Drugs Home > Precautions and Warnings With Carbinoxamine Extended-Release Oral Suspension

To help minimize risks, make sure your healthcare provider is aware of your medical history and current medications before you take carbinoxamine extended-release oral suspension. Precautions with this allergy medicine include specific warnings for women who are nursing, those who have heart disease, and people with stomach ulcers. People with these and certain other medical issues may not be able to use this medicine.

 

What Should I Tell My Healthcare Provider?

You should talk with your healthcare provider prior to taking carbinoxamine extended-release oral suspension (Karbinal™ ER) if you have:
   
Also, let your healthcare provider know if you:
 
  • Drink alcohol
  • Are pregnant or thinking of becoming pregnant
  • Are breastfeeding.
 
You should also tell your healthcare provider about all other medications you are taking, including prescription and nonprescription medicines, vitamins, and herbal supplements.
 

Specific Carbinoxamine Extended-Release Oral Suspension Precautions and Warnings

Some warnings and precautions to be aware of prior to taking this medicine include the following:
 
  • There have been reports of deaths occurring in children under the age of two who took medicines containing carbinoxamine (the active ingredient in this drug). Therefore, carbinoxamine extended-release oral suspension should not be given to children who are younger than two years old.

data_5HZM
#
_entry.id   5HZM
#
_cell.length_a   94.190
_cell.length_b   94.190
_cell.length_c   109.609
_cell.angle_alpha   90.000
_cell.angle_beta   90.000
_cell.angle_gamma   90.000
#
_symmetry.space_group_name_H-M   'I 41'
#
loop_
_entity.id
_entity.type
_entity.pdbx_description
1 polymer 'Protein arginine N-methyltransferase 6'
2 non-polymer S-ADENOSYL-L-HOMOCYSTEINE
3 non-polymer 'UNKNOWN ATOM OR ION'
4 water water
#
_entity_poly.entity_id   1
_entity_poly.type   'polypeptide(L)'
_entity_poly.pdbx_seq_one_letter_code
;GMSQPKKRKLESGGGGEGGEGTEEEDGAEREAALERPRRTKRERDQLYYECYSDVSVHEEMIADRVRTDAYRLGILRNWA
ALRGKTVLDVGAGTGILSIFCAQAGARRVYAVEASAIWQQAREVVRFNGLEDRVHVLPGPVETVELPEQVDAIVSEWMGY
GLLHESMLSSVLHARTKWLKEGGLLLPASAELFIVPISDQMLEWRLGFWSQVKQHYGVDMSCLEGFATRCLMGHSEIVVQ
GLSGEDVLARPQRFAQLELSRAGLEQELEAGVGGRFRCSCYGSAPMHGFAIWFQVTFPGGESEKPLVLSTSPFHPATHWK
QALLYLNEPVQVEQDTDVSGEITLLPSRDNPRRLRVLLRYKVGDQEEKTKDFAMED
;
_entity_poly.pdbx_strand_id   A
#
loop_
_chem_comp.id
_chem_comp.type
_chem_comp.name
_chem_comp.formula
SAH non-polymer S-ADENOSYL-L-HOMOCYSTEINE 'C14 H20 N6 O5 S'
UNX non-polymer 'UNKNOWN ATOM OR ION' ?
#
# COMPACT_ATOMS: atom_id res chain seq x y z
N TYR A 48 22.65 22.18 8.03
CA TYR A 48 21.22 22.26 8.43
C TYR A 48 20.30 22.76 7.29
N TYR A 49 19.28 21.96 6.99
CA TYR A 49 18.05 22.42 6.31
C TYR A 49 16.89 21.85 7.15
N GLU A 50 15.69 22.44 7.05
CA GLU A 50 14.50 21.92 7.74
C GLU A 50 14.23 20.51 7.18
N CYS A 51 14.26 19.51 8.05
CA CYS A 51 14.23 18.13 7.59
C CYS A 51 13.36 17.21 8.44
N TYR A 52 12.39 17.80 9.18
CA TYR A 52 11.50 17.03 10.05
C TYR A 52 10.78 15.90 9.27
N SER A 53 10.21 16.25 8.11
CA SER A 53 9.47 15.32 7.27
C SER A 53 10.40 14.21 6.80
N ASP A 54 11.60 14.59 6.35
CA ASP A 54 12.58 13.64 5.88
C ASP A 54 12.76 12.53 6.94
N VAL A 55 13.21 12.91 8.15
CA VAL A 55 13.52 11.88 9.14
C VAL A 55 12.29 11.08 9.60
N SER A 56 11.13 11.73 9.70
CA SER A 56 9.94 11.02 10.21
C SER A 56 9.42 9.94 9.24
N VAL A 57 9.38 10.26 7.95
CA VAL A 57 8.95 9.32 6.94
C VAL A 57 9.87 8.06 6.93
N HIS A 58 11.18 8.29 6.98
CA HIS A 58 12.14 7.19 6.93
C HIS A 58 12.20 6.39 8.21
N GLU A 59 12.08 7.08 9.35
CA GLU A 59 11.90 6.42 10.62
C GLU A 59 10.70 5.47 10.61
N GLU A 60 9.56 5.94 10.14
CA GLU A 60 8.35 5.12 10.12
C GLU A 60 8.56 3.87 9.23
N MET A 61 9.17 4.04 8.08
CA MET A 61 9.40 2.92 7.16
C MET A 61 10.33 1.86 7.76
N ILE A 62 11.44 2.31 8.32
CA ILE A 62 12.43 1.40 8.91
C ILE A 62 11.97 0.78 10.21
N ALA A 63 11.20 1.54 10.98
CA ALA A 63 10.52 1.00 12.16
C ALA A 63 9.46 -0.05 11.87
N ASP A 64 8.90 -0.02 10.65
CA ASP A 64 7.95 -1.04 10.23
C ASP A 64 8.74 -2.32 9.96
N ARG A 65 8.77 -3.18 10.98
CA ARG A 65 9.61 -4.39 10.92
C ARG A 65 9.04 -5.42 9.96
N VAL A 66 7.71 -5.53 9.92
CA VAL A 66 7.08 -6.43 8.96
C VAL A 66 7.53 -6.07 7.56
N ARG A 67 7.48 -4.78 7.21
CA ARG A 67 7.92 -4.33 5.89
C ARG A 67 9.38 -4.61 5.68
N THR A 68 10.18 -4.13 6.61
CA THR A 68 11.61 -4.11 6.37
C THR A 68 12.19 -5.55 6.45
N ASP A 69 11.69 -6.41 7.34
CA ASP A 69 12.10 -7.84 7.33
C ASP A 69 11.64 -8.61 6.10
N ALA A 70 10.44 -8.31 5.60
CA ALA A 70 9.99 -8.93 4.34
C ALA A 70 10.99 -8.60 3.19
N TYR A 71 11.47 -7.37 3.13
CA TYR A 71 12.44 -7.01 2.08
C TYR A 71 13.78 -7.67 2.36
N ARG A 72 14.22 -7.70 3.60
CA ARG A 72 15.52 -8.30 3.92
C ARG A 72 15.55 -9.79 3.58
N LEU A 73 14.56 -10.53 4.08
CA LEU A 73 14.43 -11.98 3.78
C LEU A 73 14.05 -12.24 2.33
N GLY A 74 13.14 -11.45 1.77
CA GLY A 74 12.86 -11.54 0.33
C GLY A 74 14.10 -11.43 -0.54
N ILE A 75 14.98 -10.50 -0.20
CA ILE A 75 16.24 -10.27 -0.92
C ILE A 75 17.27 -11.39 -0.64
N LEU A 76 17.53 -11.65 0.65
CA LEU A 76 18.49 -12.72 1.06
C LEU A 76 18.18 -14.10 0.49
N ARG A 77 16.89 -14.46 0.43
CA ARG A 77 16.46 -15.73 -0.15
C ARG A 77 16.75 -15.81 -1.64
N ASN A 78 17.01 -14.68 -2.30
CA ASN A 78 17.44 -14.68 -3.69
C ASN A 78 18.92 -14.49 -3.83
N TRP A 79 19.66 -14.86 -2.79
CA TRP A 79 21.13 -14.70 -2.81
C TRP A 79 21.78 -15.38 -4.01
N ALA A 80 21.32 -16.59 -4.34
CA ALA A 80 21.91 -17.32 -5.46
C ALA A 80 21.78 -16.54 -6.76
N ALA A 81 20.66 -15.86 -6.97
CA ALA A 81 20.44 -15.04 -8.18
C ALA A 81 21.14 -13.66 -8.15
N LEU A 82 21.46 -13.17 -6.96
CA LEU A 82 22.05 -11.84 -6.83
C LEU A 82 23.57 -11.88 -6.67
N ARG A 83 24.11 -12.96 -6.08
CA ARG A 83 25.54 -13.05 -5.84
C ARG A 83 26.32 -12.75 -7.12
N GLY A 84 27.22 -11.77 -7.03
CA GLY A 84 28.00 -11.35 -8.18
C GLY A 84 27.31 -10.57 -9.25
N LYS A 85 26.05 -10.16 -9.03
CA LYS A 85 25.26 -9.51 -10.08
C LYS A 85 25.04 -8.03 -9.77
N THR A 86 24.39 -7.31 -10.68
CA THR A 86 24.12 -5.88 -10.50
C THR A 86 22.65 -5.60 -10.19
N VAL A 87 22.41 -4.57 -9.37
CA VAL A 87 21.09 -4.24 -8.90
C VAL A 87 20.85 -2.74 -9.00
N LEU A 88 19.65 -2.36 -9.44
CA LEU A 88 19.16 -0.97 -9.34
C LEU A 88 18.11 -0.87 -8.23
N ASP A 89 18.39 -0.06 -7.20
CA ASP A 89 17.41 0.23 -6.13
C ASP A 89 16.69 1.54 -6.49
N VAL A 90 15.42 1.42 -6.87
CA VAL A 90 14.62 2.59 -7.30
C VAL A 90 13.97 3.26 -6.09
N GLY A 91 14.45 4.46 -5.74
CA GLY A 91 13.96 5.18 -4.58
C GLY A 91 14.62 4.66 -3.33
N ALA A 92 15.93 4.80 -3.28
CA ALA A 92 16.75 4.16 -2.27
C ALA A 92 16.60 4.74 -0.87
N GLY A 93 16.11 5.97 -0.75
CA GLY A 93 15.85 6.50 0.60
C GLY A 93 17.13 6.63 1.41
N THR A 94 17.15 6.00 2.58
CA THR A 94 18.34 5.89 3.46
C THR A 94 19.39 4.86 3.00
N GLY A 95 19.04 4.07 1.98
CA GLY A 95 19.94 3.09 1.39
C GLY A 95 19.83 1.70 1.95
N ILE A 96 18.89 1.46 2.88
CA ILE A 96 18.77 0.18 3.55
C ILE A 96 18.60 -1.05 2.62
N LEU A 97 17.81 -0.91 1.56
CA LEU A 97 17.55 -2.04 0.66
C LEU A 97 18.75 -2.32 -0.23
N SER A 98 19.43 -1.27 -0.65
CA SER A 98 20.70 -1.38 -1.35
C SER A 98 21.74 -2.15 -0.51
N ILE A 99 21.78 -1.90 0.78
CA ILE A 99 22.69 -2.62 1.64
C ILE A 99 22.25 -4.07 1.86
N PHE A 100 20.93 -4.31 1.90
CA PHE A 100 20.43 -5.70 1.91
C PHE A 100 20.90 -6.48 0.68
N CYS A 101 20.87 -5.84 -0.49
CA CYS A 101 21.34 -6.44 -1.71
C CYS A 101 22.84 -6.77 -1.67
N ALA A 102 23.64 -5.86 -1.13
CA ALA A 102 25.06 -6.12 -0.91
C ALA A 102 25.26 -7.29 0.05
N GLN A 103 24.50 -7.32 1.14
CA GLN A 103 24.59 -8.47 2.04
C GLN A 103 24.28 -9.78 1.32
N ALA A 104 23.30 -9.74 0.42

• Carbinoxamine extended-release oral suspension can cause significant drowsiness, which could affect your reflexes and reaction times. Do not drive, operate heavy machinery, or perform any activities that require mental alertness while taking this medicine. Alcohol and other medications that cause drowsiness may add to these effects and should not be used with carbinoxamine extended-release oral suspension.
 
  • This medication could worsen certain medical conditions, such as:
    • Conditions that cause increased pressure within the eye, such as glaucoma
    • Hyperthyroidism (an overactive thyroid)
    • Heart disease
    • High blood pressure
    • Stomach ulcers
    • Prostatic hypertrophy (an enlarged prostate)
    • Certain bladder problems that make it difficult to urinate (urinary bladder-neck obstruction)
    • A blockage of the lower part of the stomach (pyloroduodenal obstruction).
 
  • Carbinoxamine extended-release oral suspension contains a sulfite, which may cause serious allergic-type reactions in people who are sensitive to sulfites (this is not the same as having a "sulfa" allergy, which is an allergy to sulfonamide medications). The reactions can range from a life-threatening reaction known as anaphylaxis to mild asthma attacks. Although an allergy to sulfites is generally considered to be rare, it may be more common in people with asthma.
 
  • Each carbinoxamine extended-release oral suspension dose should be measured with an accurately marked measuring device, such as an oral syringe, medicine cup, or medicine spoon. A regular household spoon should not be used, as it is not accurate enough and could lead to an overdose. Your pharmacist can provide you with an appropriate measuring device and can show you how to correctly measure the dose.
   
  • Carbinoxamine extended-release oral suspension is a pregnancy Category C medication. This means that it may not be safe for use during pregnancy, although the full risks are currently unknown (see Karbinal ER and Pregnancy)
 
Written by/reviewed by:
Last reviewed by: Kristi Monson, PharmD;
Last updated/reviewed:
List of references (click here):
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